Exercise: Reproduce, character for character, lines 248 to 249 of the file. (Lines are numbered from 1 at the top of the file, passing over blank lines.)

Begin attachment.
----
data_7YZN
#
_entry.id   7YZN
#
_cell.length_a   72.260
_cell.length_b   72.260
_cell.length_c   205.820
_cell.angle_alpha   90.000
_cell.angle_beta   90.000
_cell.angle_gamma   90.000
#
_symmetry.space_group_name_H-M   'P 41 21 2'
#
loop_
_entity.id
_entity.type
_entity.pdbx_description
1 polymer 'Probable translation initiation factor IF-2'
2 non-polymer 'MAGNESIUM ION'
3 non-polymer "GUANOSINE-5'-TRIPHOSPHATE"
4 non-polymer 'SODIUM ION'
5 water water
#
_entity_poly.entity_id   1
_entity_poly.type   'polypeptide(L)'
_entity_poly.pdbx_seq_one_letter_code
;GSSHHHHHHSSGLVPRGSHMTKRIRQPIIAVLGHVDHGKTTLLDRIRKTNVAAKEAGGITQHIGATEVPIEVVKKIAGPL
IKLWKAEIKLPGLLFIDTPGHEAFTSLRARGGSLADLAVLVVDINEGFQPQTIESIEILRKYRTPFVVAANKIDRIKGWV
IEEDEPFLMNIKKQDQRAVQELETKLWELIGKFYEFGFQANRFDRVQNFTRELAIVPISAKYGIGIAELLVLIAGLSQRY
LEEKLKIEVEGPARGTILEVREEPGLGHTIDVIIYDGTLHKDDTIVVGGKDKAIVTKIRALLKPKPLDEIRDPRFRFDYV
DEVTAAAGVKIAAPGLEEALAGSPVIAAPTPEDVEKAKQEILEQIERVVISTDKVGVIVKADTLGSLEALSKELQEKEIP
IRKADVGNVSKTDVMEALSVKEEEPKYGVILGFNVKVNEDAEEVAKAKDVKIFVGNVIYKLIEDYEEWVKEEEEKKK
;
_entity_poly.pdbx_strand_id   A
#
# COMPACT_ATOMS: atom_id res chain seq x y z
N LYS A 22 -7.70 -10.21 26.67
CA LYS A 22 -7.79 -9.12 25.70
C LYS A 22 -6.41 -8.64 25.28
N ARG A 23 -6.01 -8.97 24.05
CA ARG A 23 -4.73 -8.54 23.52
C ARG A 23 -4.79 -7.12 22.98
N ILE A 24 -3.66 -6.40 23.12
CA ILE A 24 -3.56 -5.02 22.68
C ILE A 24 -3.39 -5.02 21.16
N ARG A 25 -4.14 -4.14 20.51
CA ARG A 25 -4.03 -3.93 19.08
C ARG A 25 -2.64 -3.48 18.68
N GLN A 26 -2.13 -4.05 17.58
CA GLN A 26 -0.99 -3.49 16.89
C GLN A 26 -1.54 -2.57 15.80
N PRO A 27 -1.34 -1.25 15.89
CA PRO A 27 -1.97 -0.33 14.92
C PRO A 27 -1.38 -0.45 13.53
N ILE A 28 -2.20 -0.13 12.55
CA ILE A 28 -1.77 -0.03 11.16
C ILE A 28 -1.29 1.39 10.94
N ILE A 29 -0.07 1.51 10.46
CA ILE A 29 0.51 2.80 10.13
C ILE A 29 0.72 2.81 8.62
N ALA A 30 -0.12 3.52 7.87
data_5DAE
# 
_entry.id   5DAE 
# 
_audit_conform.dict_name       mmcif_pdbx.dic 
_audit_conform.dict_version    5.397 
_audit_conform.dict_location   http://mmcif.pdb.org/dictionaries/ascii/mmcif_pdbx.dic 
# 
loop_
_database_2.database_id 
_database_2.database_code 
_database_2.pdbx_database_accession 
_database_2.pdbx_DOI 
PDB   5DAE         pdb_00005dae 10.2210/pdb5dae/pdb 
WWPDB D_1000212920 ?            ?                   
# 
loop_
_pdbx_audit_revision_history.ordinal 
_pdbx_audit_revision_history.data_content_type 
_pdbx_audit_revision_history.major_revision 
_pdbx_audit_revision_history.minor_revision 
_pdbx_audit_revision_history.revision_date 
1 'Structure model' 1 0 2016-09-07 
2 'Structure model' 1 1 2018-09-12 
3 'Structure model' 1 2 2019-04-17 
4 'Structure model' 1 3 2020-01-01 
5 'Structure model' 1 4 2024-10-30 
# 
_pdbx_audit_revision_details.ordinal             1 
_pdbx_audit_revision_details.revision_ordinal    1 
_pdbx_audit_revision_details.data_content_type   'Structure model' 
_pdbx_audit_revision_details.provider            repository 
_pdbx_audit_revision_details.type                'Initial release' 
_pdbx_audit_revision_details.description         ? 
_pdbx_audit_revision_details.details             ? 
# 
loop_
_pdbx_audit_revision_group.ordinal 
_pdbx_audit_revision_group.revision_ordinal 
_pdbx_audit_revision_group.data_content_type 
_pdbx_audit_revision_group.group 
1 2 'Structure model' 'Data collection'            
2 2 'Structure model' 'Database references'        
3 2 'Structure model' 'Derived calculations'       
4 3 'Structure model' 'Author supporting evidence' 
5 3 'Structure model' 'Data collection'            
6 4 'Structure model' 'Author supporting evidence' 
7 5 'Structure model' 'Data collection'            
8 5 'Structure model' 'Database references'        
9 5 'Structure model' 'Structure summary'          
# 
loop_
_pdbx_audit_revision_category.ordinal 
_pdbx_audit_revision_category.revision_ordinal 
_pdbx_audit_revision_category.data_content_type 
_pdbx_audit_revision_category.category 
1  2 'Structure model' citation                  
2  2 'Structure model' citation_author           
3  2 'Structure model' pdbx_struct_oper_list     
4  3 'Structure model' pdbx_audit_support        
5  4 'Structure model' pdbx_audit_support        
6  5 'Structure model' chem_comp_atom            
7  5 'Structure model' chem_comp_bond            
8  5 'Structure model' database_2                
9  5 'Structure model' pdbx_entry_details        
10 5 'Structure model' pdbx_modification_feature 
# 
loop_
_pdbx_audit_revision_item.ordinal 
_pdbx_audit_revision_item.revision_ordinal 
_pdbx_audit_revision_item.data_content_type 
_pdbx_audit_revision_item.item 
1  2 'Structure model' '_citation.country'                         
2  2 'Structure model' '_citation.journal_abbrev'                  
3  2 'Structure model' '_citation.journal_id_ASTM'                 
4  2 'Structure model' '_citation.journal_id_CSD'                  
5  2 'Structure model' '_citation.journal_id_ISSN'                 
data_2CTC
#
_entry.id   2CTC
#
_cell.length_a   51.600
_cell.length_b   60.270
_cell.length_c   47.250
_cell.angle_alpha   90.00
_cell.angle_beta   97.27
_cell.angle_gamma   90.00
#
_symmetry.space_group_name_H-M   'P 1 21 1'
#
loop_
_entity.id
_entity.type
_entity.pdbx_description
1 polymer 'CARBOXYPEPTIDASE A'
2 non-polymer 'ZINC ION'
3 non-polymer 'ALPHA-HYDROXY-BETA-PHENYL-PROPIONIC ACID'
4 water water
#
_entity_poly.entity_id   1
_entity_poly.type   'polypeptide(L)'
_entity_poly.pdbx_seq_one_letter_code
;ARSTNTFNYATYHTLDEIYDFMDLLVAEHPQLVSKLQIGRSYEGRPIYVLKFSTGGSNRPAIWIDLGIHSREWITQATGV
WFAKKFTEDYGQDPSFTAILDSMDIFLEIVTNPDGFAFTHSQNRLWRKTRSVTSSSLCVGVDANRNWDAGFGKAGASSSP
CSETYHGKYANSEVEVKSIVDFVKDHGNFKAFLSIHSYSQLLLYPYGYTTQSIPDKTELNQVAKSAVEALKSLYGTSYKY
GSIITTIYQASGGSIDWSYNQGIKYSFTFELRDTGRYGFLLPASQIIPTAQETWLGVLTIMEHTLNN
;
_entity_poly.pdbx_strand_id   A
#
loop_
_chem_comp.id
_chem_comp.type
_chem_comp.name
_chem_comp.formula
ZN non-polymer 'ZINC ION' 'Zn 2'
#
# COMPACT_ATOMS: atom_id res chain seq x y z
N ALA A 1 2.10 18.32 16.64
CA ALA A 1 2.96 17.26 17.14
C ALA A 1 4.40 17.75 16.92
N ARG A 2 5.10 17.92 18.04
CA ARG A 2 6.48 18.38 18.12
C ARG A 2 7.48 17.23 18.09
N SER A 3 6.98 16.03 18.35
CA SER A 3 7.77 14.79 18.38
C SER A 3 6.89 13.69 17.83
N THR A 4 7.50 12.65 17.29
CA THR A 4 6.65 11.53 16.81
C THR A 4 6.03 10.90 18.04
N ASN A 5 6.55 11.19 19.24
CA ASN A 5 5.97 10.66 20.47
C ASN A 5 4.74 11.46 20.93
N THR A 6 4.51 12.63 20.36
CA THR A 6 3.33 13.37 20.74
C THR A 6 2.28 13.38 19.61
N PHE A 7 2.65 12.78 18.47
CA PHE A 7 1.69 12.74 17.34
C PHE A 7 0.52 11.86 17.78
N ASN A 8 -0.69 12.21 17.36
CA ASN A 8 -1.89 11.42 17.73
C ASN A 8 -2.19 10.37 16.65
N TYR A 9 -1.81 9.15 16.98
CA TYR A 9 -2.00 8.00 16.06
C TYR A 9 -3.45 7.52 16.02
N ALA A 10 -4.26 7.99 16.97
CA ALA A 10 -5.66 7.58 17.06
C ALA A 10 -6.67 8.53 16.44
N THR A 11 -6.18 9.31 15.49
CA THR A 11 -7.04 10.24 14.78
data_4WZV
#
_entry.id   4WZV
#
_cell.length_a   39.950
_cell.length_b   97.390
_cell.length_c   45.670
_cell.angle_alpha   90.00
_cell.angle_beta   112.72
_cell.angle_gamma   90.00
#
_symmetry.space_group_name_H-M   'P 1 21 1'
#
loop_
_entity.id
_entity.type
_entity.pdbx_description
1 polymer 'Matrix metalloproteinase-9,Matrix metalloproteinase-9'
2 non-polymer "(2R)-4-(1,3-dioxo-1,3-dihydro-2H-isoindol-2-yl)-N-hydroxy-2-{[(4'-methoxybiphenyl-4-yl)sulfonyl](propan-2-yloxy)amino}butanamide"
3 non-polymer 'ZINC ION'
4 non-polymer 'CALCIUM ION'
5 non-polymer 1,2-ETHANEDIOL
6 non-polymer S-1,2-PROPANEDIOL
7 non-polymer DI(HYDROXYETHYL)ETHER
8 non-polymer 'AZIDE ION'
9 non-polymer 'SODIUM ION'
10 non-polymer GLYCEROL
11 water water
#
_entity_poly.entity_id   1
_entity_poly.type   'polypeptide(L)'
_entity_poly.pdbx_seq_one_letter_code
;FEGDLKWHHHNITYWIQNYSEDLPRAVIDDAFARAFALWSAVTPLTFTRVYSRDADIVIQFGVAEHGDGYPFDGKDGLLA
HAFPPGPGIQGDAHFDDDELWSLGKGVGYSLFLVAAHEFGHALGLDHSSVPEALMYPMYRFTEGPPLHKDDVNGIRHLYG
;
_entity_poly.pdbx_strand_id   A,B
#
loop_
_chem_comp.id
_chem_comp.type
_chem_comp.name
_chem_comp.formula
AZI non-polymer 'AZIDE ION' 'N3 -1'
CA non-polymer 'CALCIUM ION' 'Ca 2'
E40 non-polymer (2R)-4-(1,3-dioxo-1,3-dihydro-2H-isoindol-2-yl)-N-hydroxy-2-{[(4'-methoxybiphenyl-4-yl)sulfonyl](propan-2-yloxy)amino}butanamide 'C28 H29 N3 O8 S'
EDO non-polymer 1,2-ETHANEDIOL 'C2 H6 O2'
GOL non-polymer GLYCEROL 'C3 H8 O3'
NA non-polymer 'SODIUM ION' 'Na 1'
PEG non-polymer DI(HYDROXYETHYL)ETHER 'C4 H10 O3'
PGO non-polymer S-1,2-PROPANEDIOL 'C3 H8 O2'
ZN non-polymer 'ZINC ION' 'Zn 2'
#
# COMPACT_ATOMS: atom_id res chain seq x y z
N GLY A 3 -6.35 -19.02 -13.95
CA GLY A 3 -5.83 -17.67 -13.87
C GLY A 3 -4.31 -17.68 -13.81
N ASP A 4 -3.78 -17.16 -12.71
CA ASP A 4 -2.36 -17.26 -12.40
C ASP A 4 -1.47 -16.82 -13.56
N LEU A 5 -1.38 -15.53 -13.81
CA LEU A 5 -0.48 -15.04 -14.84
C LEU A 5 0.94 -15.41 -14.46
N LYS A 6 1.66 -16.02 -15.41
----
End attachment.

loop_
_chem_comp.id